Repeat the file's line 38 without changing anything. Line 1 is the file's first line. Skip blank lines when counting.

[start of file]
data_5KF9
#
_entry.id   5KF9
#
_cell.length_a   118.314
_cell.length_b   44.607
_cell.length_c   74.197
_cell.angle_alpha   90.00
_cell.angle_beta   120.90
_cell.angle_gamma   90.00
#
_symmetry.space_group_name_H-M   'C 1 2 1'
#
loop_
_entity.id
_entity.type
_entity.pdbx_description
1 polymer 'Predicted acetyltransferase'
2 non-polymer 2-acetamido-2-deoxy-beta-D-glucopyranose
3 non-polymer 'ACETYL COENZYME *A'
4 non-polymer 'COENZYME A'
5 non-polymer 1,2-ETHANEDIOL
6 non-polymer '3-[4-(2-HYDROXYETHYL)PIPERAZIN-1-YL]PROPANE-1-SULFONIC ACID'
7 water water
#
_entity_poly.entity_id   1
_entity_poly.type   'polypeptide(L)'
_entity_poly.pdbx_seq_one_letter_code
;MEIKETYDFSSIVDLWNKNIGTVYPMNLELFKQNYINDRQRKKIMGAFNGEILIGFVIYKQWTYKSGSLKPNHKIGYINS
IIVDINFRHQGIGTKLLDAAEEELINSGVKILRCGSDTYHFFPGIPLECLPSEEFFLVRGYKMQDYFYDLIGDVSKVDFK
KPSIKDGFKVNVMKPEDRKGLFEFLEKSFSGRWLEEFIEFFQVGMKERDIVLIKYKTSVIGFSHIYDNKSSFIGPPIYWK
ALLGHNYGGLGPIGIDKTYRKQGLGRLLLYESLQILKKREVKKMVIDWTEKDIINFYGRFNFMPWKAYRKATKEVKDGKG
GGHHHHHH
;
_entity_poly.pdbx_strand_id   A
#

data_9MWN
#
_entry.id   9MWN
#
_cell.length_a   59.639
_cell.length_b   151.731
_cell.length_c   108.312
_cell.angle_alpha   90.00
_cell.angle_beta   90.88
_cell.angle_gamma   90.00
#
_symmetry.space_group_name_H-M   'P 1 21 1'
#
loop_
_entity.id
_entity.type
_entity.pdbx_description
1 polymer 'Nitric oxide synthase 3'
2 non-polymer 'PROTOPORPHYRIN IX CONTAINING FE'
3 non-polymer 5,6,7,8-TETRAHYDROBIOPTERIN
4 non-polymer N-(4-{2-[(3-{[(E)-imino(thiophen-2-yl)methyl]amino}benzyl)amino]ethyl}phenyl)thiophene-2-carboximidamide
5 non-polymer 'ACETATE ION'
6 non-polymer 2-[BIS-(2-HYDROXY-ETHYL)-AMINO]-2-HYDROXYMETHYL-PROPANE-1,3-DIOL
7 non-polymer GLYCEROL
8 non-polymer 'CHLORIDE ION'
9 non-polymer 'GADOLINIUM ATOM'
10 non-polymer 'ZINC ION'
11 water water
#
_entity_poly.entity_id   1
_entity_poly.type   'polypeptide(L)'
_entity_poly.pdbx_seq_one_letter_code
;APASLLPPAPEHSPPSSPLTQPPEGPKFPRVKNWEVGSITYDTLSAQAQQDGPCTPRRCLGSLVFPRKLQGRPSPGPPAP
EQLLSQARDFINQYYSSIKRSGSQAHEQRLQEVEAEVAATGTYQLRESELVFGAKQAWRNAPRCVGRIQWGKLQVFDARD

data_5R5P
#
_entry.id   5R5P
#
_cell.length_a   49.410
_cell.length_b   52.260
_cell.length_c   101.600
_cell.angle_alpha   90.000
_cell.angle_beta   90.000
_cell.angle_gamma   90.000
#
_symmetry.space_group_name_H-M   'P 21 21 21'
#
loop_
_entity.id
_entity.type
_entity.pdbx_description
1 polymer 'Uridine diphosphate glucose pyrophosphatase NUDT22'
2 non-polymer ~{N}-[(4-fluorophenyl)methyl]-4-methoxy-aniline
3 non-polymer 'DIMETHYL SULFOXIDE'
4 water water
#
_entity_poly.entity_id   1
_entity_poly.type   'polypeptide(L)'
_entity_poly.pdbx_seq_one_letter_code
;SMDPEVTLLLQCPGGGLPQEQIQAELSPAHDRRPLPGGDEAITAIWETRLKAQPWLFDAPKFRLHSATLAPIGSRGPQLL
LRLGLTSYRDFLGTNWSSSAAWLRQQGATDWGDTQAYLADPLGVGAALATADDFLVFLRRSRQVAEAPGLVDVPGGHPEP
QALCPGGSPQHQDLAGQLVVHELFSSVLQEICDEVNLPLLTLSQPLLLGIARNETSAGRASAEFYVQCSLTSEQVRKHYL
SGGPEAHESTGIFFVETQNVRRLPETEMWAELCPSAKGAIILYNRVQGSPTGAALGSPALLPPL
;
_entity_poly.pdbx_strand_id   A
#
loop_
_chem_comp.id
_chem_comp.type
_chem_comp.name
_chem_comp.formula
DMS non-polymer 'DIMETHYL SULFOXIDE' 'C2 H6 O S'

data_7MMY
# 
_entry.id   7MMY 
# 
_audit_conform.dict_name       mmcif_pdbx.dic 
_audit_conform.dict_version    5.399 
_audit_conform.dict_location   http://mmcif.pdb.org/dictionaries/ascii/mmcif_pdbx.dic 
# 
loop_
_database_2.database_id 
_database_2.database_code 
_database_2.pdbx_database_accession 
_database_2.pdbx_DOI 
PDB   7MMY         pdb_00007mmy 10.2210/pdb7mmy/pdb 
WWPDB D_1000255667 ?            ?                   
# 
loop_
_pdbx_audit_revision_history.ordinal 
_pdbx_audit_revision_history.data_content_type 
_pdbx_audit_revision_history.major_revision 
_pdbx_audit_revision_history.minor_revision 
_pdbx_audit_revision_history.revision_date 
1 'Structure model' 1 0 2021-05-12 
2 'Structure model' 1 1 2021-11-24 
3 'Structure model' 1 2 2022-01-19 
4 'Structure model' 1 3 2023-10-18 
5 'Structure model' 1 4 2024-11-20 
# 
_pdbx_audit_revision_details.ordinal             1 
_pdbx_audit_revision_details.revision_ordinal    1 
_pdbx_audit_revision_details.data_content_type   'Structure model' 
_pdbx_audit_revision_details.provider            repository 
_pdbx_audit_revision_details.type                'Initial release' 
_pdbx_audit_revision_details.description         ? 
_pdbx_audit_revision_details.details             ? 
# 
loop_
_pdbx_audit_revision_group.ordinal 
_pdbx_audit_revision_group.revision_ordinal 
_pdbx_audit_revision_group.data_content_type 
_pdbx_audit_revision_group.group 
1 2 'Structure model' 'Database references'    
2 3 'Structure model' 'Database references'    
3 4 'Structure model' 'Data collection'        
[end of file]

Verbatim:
#